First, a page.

Rick Scott reveals highest-ever family assets of at least $255 million

Florida's governor seeks to comply with federal financial disclosure requirements as a U.S. Senate candidate.
Gov. Rick Scott. [CHRIS URSO | Tampa Bay Times]
Gov. Rick Scott. [CHRIS URSO | Tampa Bay Times]
Published July 28, 2018|Updated July 31, 2018

TALLAHASSEE — Gov. Rick Scott on Friday released a detailed financial statement as a U.S. Senate candidate, disclosing for the first time that he's worth at least $255 million with more than $173 million in his wife's name outside a blind trust intended to prevent conflicts of interest.

It's the first time that the wealthy Republican governor has disclosed his wife Ann's holdings. Unlike Florida law, which does not require Scott to disclose a spouse's assets, he must reveal them as a Senate candidate.

Ann Scott's assets are outside the $82 million in assets in a blind trust Scott said was intended to remove him from potential conflicts of interest while running the nation's third-largest state.

Scott said he would continue to put his assets in a blind trust, managed by a third party, which his campaign said would avoid "even the appearance of a conflict of interest."

Scott's similar use of a blind trust as governor is under legal assault in Florida courts, and Friday's disclosure could make his vast wealth a bigger political issue as he uses some of his personal wealth to unseat three-term Democratic Sen. Bill Nelson.

As a senator, Scott would regularly cast votes on matters affecting firms in which the disclosure shows he or his wife has a financial stake, including school districts, hospitals, public housing authorities and transportation firms.

In releasing the massive 125-page disclosure after 5 p.m. on Friday, Scott disclosed that his wife holds most family assets.

The word "spouse" is listed as owner of every asset on 84 pages of a report that must be reviewed and approved by the Senate Ethics Committee.

The Democratic Party and Nelson's campaign had no immediate response.

The nature of the report is vague in that candidates for federal office report values of assets in broad high and low ranges, not specific amounts, so it's impossible to know precisely how much Scott and his wife are worth.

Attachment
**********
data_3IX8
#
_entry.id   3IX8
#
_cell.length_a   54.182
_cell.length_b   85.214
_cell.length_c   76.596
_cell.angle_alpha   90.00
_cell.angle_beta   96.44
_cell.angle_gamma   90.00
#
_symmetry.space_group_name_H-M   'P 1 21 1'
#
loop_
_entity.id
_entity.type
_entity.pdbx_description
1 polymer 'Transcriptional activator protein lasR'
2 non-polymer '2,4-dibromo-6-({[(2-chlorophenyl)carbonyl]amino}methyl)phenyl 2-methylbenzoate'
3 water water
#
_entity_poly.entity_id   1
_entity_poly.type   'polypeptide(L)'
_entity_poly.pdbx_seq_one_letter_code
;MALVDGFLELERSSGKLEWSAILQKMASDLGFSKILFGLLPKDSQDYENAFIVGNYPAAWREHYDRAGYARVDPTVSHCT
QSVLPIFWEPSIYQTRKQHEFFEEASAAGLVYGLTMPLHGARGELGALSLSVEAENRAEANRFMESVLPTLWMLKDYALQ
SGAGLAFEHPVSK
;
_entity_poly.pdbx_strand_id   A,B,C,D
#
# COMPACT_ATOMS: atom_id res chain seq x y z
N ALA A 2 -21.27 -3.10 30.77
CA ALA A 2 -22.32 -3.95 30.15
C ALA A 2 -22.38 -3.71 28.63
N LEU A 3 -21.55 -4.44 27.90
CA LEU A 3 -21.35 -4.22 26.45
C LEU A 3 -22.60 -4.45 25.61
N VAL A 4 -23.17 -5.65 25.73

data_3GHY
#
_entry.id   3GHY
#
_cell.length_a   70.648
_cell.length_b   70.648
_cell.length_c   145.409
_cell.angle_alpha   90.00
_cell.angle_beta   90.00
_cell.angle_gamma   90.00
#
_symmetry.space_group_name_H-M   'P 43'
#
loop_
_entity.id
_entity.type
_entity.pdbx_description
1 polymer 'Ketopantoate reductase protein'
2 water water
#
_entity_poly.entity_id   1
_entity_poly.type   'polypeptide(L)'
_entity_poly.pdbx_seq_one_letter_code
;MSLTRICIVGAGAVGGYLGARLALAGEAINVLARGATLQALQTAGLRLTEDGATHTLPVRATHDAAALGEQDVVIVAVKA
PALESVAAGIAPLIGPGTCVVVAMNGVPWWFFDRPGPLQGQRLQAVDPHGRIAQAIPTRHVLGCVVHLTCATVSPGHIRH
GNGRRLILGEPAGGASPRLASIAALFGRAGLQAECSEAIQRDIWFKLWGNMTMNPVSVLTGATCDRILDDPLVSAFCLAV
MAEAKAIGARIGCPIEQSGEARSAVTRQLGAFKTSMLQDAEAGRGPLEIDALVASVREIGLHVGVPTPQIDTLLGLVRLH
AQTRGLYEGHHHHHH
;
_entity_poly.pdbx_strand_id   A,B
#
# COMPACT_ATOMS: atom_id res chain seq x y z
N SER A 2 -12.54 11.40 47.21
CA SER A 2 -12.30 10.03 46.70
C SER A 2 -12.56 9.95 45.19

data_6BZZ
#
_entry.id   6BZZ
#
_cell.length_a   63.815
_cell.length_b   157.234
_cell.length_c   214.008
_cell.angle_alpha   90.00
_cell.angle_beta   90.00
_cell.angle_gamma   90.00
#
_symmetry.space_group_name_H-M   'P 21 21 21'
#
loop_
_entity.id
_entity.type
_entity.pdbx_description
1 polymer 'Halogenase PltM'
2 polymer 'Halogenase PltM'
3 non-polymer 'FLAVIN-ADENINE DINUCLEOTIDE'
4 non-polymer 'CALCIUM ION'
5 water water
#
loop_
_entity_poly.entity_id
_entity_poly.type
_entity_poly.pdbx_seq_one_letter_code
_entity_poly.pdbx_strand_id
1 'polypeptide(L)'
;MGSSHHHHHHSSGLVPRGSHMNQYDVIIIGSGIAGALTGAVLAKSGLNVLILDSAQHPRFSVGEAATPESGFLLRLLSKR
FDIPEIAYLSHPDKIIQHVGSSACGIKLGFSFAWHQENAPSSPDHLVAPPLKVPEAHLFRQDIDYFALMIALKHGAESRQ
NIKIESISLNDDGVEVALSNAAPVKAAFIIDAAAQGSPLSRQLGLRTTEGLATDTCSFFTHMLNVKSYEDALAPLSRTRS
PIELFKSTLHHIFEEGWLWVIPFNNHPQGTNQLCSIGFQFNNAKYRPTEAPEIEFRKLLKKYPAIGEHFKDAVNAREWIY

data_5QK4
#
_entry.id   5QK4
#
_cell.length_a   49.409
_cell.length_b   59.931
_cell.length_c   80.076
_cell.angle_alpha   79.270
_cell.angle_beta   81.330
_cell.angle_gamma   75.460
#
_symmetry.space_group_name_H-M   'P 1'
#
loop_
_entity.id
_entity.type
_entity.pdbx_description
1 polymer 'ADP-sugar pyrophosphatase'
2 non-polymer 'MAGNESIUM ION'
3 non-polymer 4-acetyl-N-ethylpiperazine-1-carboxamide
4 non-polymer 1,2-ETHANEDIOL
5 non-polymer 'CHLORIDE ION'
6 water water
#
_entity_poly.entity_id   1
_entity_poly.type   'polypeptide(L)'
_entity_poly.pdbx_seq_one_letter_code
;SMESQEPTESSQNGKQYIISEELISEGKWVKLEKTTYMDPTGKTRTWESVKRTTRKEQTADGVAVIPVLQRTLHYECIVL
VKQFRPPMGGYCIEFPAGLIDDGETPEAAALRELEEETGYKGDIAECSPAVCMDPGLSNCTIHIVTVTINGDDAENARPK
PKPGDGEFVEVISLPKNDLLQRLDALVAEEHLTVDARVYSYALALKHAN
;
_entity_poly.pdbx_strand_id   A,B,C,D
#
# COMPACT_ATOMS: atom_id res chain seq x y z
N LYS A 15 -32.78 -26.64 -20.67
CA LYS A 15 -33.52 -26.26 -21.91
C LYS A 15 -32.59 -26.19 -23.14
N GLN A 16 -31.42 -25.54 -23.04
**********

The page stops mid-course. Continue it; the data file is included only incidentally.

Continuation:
He disclosed Friday that he owns as much as $500,000 in stock in NextEra Energy Partners, which is a stand-alone company created by NextEra Energy. NextEra Energy is the parent company of Florida Power & Light, the state's largest investor-owned utility.

The Senate also must approve Scott's selection of an independent trustee to manage his finances to avoid conflicts.

Scott's current advisor, Alan Lee Bazaar, is a former business associate of the governor's. Scott's campaign called Bazaar "an independent financial professional" but did not make clear whether he would ask the Senate to approve Bazaar.

Scott's campaign released a series of questions and answers that appeared designed to downplay the political implications of his immense net worth that is higher than in his state financial disclosure filings.

Scott's latest state filing, which he submitted on July 1, showed a net worth of $232 million.

"Governor Scott grew up in a family that struggled financially," the campaign statement said, noting that Scott sold the state airplane as governor and that he refuses to accept a salary.

The Q-and-A asked, "Why are the First Lady's investments just now being disclosed?" The answer provided by Scott's campaign was: "The full investments are being released to comply with all rules and requirements for running for federal office."

The Scott Q-and-A also said a majority of the Democratic candidates to succeed him as governor said they would have blind trusts, which some candidates immediately criticized.

"Gov. Scott's blind trust setup doesn't pass the smell test," said Zach Learner, campaign manager for candidate Chris King. "Floridians deserve a governor who complies with the spirit of what a blind trust is meant to do.

Florida's blind trust law lacks many of the common sense safeguards included in federal blind trust rules. It doesn't protect the public from potential or actual conflicts of interest.

"Based on a preliminary review of Scott's statement, he appears to have sold many of his investments in the oil, gas and energy sectors, and now has a portfolio stocked with government securities and general obligation and revenue bonds.

Scott, a Republican, or his wife hold investments in a number of states run by Democratic governors including states where he has mounted publicity-heavy campaigns to persuade companies to move to Florida.

Among states led by Democrats where the Scotts have investments are California, Connecticut, Minnesota, New Jersey and New York, and the District of Columbia.

Scott led job-poaching visits to California, Connecticut and New York, three states where he pointedly criticized Democratic governors for high taxes.

Scott, 65, is the wealthiest governor in Florida history. Raised in blue-collar Bloomington, Ill., he found an entrepreneurial spirit early in life and purchased two small doughnut shops — a staple of his biography.

With his Savings of $125,000, he bought a pair of struggling hospitals in Texas that became the Columbia/HCA Hospital Corp., the nation's largest chain of for-profit hospitals.

Editors note: This story was updated to correct a reference to NextEra Energy Partners, which is not the parent company of Florida Power & Light. NextEra Energy Partners is a stand-alone company created by NextEra Energy. NextEra Energy is the parent company of FPL.

Miami Herald staff writer David Smiley contributed to this report.

Read Scott's disclosure here.

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